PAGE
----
Silver Machine – III – The Sound of the Shell (2016)


Author: Dave

Band: Silver Machine

Album: III – The Sound of the Shell

Genre: Heavy metal

Label: Independent




Silver Machine are a French heavy metal band who have managed to eke out a couple demos over the last few years and have just released their full-length debut, III – The Sound of the Shell. They are certainly of a more traditional slice of metal, with a very simple and stripped-down approach to their music. You will not find any silliness in this release: there is no ridiculous showmanship or any annoying over-production. What you will find is the absolute minimum number of components to produce a decent, quality metal album. 


I had trouble trying to identify the influences here, and part of that is because this album has a pretty wide range of variety in terms of songwriting. Most of the songs are melodic, riff-heavy, and filled with punchy percussion. But then you have songs that are slow, ethereal, and dreamy. You have parts where a clean, acoustic guitar is carrying the song, and others where the riffs are fast and furious and don’t let up. I realise that lots of heavy metal albums could fit this description, but I guess the problem is that I wasn’t able to hear anything specifically that set this apart from a whole bunch of other heavy metal.


However, I hesitate to label this release as generic in any sense. As I listen to the riffs, I hear definite effort by the band in trying to produce something interesting, something compelling, and something unique. It just so happens that much of what they ended up composing didn’t stick with me, even with repeated listens. But in any objective analysis, there isn’t anything low-effort about this at all. There aren’t any derivative clichés or recycled classic riffs embedded in the songs. Everything I hear in this album is completely original, or at least original enough that I can’t pinpoint a single rip-off on the entire thing.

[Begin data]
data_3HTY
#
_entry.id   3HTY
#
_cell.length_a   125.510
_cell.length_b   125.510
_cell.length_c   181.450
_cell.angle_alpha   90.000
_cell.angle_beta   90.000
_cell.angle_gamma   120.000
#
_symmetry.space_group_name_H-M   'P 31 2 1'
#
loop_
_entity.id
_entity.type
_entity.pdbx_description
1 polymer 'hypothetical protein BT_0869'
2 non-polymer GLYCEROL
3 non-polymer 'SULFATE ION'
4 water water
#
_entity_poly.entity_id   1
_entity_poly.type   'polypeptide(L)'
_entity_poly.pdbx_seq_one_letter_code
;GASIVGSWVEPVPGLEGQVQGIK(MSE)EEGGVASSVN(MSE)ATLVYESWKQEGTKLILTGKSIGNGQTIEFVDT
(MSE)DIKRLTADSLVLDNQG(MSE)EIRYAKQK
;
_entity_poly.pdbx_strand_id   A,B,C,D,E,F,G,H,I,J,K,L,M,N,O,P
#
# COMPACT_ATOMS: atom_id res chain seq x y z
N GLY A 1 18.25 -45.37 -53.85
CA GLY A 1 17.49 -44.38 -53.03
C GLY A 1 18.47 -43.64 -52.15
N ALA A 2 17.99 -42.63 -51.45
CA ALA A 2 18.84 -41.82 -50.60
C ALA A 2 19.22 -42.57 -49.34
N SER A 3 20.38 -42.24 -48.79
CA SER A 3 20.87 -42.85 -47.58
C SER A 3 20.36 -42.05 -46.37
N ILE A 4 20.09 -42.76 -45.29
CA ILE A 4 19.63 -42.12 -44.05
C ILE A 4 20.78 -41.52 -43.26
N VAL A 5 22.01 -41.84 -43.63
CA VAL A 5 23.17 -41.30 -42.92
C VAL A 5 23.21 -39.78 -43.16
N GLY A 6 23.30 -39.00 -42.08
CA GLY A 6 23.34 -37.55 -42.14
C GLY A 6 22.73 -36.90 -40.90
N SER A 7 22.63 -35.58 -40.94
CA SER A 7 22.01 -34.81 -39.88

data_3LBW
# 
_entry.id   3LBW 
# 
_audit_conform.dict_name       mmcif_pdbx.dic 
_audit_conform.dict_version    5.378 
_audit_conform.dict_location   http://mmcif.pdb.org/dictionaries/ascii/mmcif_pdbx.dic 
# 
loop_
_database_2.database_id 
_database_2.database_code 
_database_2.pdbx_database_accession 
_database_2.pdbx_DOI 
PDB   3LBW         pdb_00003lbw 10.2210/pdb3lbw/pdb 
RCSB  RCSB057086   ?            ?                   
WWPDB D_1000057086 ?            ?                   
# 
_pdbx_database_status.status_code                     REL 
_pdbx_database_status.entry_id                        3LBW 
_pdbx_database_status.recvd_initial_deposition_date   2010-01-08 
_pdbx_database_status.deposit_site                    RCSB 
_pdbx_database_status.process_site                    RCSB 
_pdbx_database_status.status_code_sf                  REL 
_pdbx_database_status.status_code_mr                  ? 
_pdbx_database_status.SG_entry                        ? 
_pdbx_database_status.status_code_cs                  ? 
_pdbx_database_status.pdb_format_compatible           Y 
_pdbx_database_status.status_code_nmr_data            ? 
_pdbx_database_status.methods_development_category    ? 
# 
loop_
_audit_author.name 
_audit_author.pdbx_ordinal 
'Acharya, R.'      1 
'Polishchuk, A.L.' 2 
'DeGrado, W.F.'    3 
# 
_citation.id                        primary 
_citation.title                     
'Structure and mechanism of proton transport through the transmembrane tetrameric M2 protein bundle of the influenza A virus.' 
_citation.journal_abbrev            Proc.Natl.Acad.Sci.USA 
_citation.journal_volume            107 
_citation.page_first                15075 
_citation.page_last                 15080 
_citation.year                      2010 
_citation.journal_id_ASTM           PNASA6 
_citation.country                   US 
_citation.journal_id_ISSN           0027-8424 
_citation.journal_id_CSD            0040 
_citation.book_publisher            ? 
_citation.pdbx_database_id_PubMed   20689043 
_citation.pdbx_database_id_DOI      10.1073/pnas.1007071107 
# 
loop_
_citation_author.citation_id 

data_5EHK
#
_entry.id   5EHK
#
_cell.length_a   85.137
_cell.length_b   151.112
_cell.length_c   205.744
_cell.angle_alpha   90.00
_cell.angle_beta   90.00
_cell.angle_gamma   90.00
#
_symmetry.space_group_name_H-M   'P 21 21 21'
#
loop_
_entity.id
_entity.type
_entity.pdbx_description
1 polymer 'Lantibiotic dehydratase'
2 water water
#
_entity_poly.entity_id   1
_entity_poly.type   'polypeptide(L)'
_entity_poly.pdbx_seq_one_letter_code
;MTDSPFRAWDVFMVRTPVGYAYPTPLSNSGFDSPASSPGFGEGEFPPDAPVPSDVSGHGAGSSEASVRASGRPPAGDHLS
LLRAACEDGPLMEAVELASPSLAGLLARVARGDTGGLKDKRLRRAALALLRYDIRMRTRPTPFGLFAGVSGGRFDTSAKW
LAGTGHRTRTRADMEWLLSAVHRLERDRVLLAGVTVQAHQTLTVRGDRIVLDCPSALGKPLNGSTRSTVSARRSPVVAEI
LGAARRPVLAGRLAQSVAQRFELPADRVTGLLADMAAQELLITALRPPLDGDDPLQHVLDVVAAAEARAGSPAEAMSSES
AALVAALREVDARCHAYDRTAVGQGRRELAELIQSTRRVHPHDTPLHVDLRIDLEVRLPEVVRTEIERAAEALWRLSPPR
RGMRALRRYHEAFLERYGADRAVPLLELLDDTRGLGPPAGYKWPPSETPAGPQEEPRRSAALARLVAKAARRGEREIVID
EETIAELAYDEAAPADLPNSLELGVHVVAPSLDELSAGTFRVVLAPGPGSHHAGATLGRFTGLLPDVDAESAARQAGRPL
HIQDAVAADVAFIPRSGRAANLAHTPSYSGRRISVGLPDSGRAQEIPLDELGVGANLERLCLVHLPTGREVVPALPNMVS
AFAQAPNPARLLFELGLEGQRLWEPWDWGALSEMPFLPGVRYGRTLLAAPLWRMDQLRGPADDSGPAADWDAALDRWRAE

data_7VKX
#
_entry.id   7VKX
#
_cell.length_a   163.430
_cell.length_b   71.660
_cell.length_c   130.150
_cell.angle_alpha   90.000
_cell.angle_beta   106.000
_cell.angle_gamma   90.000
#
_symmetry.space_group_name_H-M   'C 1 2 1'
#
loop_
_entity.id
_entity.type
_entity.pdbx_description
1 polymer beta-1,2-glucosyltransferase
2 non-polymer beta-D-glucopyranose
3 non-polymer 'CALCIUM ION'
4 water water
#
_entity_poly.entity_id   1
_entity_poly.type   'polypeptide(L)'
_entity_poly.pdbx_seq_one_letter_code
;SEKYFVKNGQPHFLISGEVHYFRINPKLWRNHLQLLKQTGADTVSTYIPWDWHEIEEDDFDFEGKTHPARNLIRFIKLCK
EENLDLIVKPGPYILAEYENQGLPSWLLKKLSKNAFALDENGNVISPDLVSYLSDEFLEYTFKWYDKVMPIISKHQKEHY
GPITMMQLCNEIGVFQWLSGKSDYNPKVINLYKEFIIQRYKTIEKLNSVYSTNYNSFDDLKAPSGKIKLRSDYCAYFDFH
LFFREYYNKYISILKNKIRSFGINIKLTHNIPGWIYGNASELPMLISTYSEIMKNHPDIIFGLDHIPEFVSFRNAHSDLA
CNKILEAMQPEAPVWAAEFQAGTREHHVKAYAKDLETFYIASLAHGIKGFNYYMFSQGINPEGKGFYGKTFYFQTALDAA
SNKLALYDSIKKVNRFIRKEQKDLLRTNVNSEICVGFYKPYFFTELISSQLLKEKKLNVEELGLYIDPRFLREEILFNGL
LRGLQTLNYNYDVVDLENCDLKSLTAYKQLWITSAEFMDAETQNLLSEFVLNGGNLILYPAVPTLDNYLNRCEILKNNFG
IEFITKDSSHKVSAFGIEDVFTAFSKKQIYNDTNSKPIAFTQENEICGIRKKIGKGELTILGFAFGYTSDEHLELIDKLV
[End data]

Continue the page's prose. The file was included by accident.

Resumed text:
There are definitely a couple of highlights where their stuff did stick, and those would be “Beasts from Water and Air” and “Shadows and Tall Trees”. But even those don’t seem to have enough draw to them that would bring me back for more. In spite of that, there are no bad songs on here at all. For anybody who is interested in staying up to date with the more modern bands that are keeping the heavy metal torch going, this definitely warrants a listen. I’m disappointed that I didn’t take much away from it, but as with any album, your mileage may vary.


  • Dave

Check ’em out here:


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